This month we are celebrating comedy and the act at the forefront is improv act Swipe Right. This year they were meant to be performing their very first Camden Fringe as well as holding their annual Summer Fling extravaganza but due to the pandemic that has been put on hold. So to make up for not being able to perform we decided to interview them to find out all about the act! So we have a huge interview with the troupe going out this month! Today we talk about summer shows, the best shows and the worst!
Tell us about some unusual suggestions that you have had?
What I find interesting is when the wheel of emotion gives you the same emotion twice, and how you can have a completely different show off the back of that. For a long time we didn’t use an audience suggestion at all; when we started we used to began and ended shows with randomly selected bit of music. I think that may have been partly because we didn’t want to deal with the audience, we just wanted to go up and do the improv and then leave the stage. That sounds ridiculous looking back on it, but you don’t take a class in talking to the audience.
How do you rehearse a format such as your own?
There’s much more of a structure to the current show than the ones we’ve done before, I think partly because we hadn’t done a one-hour show before so wanted something to cling onto, if that makes sense. Altough the first time we performed it, at Impro Fest was, strangely, one of the easiest gigs of my life.
What is YOUR favourite Swipe Right sets you have done this year and why?
ImproFest. Also, playing at Phoenix Remix Live was great fun but it was a packed night and so full of things happening. There were only two of us playing that night too (Rosie and Robin) and it’s always interesting having different configurations of people.
What is the best thing about being in Swipe Right?
The fact that we all like each other and enjoy spending time together, on stage and off.
What is the most challenging?
I can’t think of anything outside the occasional admin challenges of finding rehearsal space, thinking about how best to promote shows; that’s the work side, of it, really. Everything that happens in the rehearsal room and on stage doesn’t feel like work, although it can be artistically challenging. But then that’s the point of doing it.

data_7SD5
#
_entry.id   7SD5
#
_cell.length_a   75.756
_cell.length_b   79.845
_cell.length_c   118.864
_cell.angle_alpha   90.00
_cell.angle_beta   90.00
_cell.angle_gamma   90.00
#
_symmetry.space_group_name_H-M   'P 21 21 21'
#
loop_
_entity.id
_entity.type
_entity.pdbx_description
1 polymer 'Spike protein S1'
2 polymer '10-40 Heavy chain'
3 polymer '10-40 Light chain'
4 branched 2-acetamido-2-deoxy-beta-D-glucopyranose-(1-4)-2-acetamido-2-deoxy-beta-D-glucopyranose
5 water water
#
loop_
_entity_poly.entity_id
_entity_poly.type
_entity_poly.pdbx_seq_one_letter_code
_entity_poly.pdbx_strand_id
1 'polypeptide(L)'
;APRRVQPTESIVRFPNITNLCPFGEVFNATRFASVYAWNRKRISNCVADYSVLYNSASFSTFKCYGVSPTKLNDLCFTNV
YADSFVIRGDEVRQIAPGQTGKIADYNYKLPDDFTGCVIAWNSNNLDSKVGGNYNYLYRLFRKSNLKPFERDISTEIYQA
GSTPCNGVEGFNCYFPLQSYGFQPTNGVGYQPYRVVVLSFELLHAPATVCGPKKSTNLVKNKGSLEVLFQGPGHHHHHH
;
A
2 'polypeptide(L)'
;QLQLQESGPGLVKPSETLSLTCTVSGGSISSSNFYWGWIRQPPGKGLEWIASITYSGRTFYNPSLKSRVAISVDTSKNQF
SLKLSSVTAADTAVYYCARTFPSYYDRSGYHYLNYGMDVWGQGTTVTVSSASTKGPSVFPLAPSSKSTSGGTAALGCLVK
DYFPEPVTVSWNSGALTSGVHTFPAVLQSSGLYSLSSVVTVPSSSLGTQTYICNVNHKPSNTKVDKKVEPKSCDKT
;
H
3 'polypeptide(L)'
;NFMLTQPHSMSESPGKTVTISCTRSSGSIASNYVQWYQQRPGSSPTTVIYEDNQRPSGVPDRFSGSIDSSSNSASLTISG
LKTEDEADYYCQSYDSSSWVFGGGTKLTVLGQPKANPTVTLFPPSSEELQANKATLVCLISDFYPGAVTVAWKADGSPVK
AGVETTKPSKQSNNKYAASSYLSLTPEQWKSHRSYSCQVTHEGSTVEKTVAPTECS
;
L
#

What have been some of your specifically favourite scenes you have created so far in a show and why?
Robin: Okay, this is just what came into my head so I’m not going to pretend that it’s scientific. But I think it was when I was hiding under a chair on stage (I miss doing stupid stuff with chairs) and Andy came out and set up that I was Noel Edmonds playing hide and seek; and it was just such a lot of high-energy ridiculous fun to play.
We also went through a run of shows in which I played a bird who refused to speak, and there was this one scene where we all left Carly on her own on stage and just got more and more delighted at how brilliantly she handled it. But, apart from that, I would say any moment when you follow an instinct that feels daring and then get a moment of silence from the audience that feels like a loaded silence. Like everyone’s just breathed in and they’re not quite sure when to breathe out. That’s cool; I don’t know how much of that is real, though, because I’m not in the audience’s head. But thinking about it feels good, so there it is.
What have been the worst?
Robin: I remember an early gig when I decided that I’d learned the key to improv was to simply narrate what I was doing the whole time (‘I’m going to pick up this glass and have a drink. Ooh is that the door, I think I’ll answer it’) because then I’d never run out of words. Honestly, I remember thinking that for a good few days. What an idiot.
What is the best piece of advice you have been given about improv and why?
Hold on tightly, let go lightly. I think it just encompasses everything.
You also usually hold a Summer Fling show annually as well – tell us about that?
Oh, Summer Fling. It’s very audience focused, there’s a music quiz with a lot of prizes and so forth, we really put a lot of effort into the decoration and the structure of the night, who to invite to perform, music playlists, inflatabale palm trees etc; as a night it’s usually mostly improv but there’s sometimes stand-up and we’ve had character acts before, too. We absolutely love puttting it on and the audiences have been terrific over the three or so years we’ve done it.
With everything that has happened this year will it return in any shape or form?
I don’t really see the point of trying to do that show it online – if you’re going to do an online show I think it should be tailored towards that. So our current focus would be Winter Wonderland I guess, which we normally throw in December and which is a pretty similar, just cosier. We were also going to start a regular night at the Calder in June, so that’s been put back to whenever we can do it.